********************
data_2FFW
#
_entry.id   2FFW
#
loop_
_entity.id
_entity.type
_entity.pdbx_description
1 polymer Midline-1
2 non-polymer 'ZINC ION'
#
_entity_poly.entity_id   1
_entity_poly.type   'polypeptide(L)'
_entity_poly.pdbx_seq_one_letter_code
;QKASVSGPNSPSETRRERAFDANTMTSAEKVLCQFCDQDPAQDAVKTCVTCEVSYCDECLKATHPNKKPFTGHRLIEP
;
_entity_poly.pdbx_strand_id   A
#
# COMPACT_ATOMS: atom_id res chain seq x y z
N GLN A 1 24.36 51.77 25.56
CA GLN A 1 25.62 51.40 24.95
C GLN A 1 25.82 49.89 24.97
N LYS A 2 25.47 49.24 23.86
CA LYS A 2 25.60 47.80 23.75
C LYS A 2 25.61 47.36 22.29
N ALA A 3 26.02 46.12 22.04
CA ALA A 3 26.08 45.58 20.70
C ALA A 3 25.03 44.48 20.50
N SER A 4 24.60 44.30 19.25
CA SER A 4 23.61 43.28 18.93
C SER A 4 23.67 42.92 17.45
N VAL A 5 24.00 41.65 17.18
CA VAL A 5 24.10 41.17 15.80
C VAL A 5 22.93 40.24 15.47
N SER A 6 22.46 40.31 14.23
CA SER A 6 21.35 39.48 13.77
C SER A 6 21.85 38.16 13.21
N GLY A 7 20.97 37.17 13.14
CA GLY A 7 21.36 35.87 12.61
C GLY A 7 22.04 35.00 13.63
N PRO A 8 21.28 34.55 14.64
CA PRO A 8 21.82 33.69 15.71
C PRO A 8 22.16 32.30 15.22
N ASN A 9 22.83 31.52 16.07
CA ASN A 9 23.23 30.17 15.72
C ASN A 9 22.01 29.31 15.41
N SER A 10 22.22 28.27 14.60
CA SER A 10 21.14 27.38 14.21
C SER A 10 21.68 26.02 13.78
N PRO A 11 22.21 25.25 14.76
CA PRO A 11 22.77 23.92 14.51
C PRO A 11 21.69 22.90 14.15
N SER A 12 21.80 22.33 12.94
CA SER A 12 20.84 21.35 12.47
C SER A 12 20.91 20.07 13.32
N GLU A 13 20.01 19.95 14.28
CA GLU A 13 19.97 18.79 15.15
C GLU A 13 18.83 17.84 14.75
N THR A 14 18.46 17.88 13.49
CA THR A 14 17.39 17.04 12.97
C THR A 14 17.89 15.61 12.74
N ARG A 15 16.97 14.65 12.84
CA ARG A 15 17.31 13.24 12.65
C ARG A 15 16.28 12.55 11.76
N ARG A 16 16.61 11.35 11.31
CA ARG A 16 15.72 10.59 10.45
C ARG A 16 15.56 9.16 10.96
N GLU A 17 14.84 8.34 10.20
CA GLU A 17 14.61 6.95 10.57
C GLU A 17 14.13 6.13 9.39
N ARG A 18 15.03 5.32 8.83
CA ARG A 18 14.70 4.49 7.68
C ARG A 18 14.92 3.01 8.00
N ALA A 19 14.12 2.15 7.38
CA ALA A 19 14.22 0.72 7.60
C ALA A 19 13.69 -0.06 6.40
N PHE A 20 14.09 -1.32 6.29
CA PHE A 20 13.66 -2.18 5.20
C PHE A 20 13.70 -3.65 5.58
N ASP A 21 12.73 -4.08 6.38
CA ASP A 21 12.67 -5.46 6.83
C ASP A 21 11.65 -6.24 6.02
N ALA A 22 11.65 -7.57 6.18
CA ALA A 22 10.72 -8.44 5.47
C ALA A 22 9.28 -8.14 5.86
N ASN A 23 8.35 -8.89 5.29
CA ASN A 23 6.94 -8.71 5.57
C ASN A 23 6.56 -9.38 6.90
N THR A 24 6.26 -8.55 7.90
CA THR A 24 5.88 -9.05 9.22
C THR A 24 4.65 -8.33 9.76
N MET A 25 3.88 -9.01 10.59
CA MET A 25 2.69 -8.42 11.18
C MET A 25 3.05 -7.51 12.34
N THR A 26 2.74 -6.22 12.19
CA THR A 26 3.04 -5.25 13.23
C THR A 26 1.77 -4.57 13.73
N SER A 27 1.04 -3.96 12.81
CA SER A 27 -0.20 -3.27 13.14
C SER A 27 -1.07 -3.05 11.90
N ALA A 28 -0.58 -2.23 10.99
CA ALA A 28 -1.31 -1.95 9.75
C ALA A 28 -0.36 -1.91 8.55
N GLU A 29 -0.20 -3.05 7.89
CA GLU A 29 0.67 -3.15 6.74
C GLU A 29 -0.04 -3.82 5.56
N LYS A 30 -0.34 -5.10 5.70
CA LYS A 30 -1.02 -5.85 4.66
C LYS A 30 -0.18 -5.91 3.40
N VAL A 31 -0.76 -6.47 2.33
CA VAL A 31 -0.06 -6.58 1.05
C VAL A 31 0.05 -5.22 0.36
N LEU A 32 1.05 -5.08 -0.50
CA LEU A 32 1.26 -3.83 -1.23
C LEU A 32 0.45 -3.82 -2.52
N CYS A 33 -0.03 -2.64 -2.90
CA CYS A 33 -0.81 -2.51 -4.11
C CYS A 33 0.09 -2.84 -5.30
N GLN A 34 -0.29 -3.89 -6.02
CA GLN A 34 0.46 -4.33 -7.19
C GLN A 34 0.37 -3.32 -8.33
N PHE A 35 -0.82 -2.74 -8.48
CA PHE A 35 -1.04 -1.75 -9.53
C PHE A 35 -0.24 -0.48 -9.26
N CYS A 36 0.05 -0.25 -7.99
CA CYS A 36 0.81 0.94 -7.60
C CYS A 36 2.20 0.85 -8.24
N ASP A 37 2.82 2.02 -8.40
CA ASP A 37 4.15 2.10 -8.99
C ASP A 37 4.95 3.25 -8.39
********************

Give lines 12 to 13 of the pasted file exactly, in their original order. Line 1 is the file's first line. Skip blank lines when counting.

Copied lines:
_entity_poly.entity_id   1
_entity_poly.type   'polypeptide(L)'